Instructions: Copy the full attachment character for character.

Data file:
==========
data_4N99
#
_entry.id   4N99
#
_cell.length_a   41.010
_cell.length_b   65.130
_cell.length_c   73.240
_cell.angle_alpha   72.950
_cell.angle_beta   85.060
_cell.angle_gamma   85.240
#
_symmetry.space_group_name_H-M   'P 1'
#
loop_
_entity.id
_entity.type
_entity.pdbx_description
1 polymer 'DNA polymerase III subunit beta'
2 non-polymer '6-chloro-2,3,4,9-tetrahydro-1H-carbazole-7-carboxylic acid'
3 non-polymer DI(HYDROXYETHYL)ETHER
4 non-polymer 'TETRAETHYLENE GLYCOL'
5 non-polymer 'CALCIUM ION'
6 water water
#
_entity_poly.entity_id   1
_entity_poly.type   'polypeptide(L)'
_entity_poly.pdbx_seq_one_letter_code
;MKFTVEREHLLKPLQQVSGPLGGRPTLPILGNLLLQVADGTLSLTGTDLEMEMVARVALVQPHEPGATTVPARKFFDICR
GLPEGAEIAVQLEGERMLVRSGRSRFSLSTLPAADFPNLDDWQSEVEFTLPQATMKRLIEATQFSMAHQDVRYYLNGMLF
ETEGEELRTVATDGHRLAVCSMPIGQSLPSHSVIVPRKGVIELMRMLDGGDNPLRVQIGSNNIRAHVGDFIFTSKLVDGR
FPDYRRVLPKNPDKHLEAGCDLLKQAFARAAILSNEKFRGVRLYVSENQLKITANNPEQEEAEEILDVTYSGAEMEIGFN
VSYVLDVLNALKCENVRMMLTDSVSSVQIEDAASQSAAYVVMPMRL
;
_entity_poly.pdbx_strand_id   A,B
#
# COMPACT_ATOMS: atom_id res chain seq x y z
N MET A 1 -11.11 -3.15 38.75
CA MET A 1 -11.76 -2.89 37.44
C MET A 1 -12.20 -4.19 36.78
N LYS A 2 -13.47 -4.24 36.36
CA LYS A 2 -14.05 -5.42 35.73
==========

data_4N99
#
_entry.id   4N99
#
_cell.length_a   41.010
_cell.length_b   65.130
_cell.length_c   73.240
_cell.angle_alpha   72.950
_cell.angle_beta   85.060
_cell.angle_gamma   85.240
#
_symmetry.space_group_name_H-M   'P 1'
#
loop_
_entity.id
_entity.type
_entity.pdbx_description
1 polymer 'DNA polymerase III subunit beta'
2 non-polymer '6-chloro-2,3,4,9-tetrahydro-1H-carbazole-7-carboxylic acid'
3 non-polymer DI(HYDROXYETHYL)ETHER
4 non-polymer 'TETRAETHYLENE GLYCOL'
5 non-polymer 'CALCIUM ION'
6 water water
#
_entity_poly.entity_id   1
_entity_poly.type   'polypeptide(L)'
_entity_poly.pdbx_seq_one_letter_code
;MKFTVEREHLLKPLQQVSGPLGGRPTLPILGNLLLQVADGTLSLTGTDLEMEMVARVALVQPHEPGATTVPARKFFDICR
GLPEGAEIAVQLEGERMLVRSGRSRFSLSTLPAADFPNLDDWQSEVEFTLPQATMKRLIEATQFSMAHQDVRYYLNGMLF
ETEGEELRTVATDGHRLAVCSMPIGQSLPSHSVIVPRKGVIELMRMLDGGDNPLRVQIGSNNIRAHVGDFIFTSKLVDGR
FPDYRRVLPKNPDKHLEAGCDLLKQAFARAAILSNEKFRGVRLYVSENQLKITANNPEQEEAEEILDVTYSGAEMEIGFN
VSYVLDVLNALKCENVRMMLTDSVSSVQIEDAASQSAAYVVMPMRL
;
_entity_poly.pdbx_strand_id   A,B
#
# COMPACT_ATOMS: atom_id res chain seq x y z
N MET A 1 -11.11 -3.15 38.75
CA MET A 1 -11.76 -2.89 37.44
C MET A 1 -12.20 -4.19 36.78
N LYS A 2 -13.47 -4.24 36.36
CA LYS A 2 -14.05 -5.42 35.73